History of the New York Mets

In 1962, the New York Mets filled the void in New York baseball that resulted from the moves of the Brooklyn Dodgers and the New York Giants to the West Coast. Seven years later, the Miracle Mets brought back World Series excitement to New York.

The New York Mets started as an expansion franchise in 1960. A year later, the new franchise club drafted 22 players, including many older former Dodgers and Giants players. Casey Stengel was then hired to manage the new team.

The Mets first game was on April 11, 1962 in the old Polo Grounds, where the team played until Shea Stadium was completed in 1964. The team got off to a poor start and lost their first nine games. That first season continued to go badly and the New York Mets ended the 1962 season with a 40-12 win-loss record.

The Mets had a long stretch of losing until they drafted Tom Seaver in 1966. The next year, the Mets still ended up in last place, but Seaver was named Rookie of the Year and it looked like the Mets finally had a winner on their team. The 1968 Mets struggled, but they acquired several promising players, including Bud Harrelson, Jerry Koosman and Tommie Agee.

The New York Mets started out slowly in 1969, but they picked up steam at the end of the season and won 38 of their last 49 games. That was enough for them to win the National League East division. The Miracle Mets ended the regular season with a win-loss record of 100-62.

After winning the National League East division, the Mets faced the Atlanta Braves and Hank Aaron in the National League Championship series. They went on to sweep the series and suddenly found themselves in their first World Series. Their opponent was the strong Baltimore Orioles team, with the Robinsons (Frank and Brooks) and Jim Palmer. No one expected the Mets to win, but they took the series in four games to one, under the leadership of their manager, Gil Hodges.

The Miracle of 1969 did not last long, and, although the Mets continued to have strong pitching, led by Seaver, the team faltered. In 1972, Gil Hodges died from a heart attack and Yogi Berra became the Mets manager.

The year 1973 brought a renewed spirit to the Mets with relief pitcher Tug McGraw's positive attitude. His "Ya Gotta Believe" became the motto of the team and its fans, and the Mets turned around a losing record to win the National League East division title. They then faced Cincinnati's Big Red Machine in the National League playoffs and they won. The Mets then went through seven games in the World Series against the powerful Oakland Athletics but the Mets lost.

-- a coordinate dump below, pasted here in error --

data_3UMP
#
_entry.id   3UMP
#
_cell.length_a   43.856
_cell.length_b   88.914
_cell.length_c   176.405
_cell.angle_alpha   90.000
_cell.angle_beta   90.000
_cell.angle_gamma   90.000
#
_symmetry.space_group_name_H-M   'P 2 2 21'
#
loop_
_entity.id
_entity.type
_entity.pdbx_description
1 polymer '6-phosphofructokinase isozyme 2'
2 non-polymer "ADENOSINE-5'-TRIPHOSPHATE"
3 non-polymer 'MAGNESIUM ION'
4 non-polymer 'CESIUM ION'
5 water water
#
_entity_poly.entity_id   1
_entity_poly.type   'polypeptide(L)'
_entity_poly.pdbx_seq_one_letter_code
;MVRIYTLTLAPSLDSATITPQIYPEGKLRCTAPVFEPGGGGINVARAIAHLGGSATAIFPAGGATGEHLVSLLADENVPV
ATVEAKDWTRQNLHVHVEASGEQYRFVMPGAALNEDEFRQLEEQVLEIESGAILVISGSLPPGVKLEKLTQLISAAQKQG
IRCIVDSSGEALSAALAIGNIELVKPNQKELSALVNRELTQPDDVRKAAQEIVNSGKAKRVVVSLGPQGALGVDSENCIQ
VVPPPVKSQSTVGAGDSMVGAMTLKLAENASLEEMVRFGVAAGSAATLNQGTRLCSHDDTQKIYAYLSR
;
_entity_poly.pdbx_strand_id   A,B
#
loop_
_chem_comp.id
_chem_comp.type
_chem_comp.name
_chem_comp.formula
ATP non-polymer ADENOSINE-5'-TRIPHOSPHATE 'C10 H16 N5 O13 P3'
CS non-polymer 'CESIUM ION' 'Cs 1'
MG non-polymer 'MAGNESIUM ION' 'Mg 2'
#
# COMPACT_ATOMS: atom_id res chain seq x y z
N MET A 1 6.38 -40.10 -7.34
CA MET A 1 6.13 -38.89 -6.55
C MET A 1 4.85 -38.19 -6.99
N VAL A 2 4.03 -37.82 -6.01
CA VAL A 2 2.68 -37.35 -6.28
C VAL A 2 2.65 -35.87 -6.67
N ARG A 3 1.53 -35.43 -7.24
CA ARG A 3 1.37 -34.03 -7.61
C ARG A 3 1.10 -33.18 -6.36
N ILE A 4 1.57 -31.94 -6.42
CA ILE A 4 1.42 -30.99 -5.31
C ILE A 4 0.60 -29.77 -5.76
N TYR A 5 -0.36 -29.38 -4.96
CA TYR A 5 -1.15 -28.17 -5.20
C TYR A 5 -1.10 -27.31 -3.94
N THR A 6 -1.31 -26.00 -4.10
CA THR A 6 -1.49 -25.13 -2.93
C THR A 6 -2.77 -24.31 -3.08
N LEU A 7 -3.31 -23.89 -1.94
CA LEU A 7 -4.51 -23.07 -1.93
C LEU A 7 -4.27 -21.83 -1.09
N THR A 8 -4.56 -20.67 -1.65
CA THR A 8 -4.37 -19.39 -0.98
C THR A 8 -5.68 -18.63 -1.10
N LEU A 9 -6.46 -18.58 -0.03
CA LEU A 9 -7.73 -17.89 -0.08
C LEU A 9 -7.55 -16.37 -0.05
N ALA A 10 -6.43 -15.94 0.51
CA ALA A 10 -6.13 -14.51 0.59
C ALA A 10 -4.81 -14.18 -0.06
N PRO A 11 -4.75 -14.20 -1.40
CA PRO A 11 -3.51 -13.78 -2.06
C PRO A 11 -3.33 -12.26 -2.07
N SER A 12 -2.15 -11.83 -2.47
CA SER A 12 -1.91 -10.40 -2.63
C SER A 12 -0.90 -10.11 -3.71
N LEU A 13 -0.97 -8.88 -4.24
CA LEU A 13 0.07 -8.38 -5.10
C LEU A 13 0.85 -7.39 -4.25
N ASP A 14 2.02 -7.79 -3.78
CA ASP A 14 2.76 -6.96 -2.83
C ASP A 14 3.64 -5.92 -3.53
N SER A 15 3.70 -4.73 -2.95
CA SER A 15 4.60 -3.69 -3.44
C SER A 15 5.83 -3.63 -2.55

The next ten years were once again down years for the Mets. Ownership and management deteriorated, starting in the mid-1970s, and key players, including Tom Seaver, left the New York team. Fans gave up on the Mets and attendance at games dropped drastically. By 1978, the Mets were back in last place.

New ownership took over in 1980 and efforts were made to improve the Mets. Frank Cashen was hired as general manager and he helped the Mets acquire top young prospects, including Daryl Strawberry and Dwight Gooden. By 1984, under the leadership of the Mets new manager, Davey Johnson, the team began winning again, and they ended the season with a 90-72 record. The next season was even better, but the St. Louis Cardinals beat the Mets for the division title. That didn't stop the new, revitalized Mets and, in 1986, they won the National League East division with a 108-54 record. The Mets went on to beat the Houston Astros in the National League Championship series and then the Boston Red Sox in the World Series.

The Mets played well for the next few years but they weren't able to win another post-season series. Then, in 1991, they started going downhill again and attempts were made in subsequent years to acquire top players. This plan, however, backfired and by 1993, the Mets were once again at the bottom, losing 103 games that season. It would take several more years for the Mets to improve, but post-season wins still remained out of reach until 2000. That year the Mets made it to the World Series but they lost to the New York Yankees.

Just as the Mets did after every other win, they once again fell after their 2000 World Series and in 2003, they had a 66-95 record and a 71-91 record in 2004. The only bright spot of these bad years was the drafting of David Wright in 2004.

New ownership and new executives brought changes to the Mets in 2005. Willie Randolph was hired to manage the team and strong players were acquired, including Pedro Martinez, Carlos Beltran, Carlos Delgado, and Paul Lo Duca. The 2006 season, with the Mets' new roster and manager, resulted in the National League East division title but the Mets couldn't advance to the National League Championship playoffs. Since then, there have been only two bright spots for the Mets - the team's first no-hitter from Johan Santana and last year's Cy Young award for R.A. Dickey. Unfortunately, Santana, who has had injury issues in the past, is once again on the disabled list for the entire season, and the Mets traded Dickey to the Toronto Blue Jays at the end of his stellar 2012 season.

Source for Information
Wikipedia - New York Mets